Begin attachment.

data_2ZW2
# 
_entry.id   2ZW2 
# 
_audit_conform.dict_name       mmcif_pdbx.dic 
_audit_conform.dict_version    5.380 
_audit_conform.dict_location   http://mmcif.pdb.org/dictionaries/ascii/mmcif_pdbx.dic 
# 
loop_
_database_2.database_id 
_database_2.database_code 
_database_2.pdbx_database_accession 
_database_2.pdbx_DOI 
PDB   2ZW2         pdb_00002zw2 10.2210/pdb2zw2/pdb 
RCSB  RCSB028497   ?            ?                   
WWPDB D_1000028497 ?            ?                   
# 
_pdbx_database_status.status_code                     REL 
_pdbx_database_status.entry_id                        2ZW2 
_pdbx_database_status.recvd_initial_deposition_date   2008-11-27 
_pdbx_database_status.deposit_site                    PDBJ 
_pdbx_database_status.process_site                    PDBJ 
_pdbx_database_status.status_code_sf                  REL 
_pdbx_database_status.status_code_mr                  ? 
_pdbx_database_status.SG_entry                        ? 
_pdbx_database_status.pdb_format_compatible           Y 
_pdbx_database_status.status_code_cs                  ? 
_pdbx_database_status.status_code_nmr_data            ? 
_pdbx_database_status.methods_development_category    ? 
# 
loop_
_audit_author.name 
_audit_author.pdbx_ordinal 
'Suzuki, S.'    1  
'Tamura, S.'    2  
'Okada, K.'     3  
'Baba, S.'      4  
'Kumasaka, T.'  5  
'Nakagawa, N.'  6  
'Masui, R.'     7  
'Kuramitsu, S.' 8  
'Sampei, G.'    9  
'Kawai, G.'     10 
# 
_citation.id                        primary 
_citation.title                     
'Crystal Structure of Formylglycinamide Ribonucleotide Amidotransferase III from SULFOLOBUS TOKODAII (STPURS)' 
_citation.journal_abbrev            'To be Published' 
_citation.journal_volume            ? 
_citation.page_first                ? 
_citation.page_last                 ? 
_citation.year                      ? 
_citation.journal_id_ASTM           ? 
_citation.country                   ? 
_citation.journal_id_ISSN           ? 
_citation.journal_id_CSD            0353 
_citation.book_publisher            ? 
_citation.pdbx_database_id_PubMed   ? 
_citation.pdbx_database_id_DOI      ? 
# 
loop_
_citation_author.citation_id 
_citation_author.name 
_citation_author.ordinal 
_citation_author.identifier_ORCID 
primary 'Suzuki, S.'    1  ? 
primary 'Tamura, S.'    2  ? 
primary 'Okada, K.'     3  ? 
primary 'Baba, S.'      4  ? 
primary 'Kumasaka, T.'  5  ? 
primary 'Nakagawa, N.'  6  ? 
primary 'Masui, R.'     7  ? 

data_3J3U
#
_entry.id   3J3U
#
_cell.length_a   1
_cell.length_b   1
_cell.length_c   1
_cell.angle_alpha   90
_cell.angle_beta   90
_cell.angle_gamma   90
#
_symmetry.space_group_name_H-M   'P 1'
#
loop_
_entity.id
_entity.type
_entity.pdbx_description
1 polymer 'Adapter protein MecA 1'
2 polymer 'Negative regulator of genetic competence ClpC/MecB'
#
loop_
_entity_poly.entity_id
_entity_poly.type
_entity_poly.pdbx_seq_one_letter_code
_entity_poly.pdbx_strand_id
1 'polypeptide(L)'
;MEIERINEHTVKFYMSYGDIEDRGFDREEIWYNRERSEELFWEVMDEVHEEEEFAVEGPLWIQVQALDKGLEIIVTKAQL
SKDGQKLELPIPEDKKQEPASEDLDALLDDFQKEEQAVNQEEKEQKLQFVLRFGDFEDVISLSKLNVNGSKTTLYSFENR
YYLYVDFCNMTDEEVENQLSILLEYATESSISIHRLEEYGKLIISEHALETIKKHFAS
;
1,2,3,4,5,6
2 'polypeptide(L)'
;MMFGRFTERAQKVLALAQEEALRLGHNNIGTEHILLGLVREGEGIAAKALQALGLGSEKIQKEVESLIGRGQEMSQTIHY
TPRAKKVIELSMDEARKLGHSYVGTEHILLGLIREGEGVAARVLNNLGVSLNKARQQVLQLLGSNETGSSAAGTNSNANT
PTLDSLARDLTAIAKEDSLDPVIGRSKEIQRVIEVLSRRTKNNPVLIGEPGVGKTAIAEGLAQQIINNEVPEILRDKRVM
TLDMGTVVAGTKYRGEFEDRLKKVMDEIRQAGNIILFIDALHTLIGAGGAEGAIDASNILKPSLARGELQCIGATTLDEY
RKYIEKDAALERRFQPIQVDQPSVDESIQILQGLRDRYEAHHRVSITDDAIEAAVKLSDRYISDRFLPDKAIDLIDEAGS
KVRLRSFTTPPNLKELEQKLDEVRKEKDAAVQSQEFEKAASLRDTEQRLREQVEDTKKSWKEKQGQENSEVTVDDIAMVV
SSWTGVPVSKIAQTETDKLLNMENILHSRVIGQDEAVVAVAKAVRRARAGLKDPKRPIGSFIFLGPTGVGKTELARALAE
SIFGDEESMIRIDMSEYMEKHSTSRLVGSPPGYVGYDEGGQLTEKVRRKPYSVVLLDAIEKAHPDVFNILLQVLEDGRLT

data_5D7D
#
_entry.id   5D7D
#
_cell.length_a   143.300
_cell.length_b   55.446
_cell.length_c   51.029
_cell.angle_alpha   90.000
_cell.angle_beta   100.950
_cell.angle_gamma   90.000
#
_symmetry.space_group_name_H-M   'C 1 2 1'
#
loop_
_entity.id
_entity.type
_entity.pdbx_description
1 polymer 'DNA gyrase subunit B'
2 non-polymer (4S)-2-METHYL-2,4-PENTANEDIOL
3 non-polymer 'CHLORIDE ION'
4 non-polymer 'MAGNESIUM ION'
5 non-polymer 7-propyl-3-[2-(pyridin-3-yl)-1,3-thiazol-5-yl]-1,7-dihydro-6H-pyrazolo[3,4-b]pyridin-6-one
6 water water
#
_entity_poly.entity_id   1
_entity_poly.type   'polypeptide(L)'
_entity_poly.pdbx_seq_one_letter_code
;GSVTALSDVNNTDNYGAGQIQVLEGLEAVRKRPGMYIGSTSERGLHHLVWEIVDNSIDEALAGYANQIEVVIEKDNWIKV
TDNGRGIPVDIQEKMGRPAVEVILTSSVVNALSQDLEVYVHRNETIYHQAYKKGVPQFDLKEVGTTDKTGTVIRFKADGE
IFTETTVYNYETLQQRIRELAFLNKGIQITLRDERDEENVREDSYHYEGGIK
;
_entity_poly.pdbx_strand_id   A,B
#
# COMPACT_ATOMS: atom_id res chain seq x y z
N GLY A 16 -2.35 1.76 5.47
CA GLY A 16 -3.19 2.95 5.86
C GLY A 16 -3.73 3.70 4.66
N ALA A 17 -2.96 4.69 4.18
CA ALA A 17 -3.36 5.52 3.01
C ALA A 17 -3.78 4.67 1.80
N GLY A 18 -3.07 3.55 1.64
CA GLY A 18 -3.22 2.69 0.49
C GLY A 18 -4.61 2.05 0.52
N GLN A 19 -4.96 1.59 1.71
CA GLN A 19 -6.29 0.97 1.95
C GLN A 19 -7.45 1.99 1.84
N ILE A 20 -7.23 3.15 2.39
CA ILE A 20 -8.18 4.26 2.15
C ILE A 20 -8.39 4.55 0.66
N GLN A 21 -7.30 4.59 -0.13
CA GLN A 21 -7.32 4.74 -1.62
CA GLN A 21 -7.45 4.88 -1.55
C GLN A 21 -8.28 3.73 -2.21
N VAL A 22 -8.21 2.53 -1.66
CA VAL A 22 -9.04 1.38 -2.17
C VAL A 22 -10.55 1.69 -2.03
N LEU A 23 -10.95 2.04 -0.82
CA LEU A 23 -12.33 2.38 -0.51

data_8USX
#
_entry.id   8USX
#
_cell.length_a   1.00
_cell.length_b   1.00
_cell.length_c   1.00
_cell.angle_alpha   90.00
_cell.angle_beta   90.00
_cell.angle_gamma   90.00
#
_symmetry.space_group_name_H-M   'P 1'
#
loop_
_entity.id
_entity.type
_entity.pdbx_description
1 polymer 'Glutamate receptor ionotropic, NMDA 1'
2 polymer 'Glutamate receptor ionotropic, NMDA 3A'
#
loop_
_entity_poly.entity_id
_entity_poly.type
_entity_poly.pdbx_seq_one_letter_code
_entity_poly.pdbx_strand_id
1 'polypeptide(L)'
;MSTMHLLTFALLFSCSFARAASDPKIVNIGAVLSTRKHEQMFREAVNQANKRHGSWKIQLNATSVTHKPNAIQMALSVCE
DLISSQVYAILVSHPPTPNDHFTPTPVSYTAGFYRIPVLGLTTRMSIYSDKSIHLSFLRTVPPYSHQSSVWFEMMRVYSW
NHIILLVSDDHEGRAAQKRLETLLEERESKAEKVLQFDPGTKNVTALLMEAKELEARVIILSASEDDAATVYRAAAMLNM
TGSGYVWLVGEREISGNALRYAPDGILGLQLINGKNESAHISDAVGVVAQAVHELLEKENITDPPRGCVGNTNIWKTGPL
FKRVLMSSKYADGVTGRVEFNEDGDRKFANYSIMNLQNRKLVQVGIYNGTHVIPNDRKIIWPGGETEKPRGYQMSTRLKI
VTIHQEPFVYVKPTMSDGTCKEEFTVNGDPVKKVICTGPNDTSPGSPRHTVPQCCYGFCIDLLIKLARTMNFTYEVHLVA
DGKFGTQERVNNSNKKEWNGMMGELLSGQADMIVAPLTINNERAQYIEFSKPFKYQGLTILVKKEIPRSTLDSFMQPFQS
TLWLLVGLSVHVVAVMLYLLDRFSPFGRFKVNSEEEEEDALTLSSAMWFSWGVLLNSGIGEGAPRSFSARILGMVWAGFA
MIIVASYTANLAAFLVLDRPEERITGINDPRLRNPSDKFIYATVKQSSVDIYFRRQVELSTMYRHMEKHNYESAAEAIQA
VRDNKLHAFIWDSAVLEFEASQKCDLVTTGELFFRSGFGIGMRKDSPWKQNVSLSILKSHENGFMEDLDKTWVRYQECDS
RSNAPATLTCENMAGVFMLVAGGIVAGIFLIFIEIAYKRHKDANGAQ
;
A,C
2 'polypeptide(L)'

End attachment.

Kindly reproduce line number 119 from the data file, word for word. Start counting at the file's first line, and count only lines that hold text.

_cell.length_c   51.029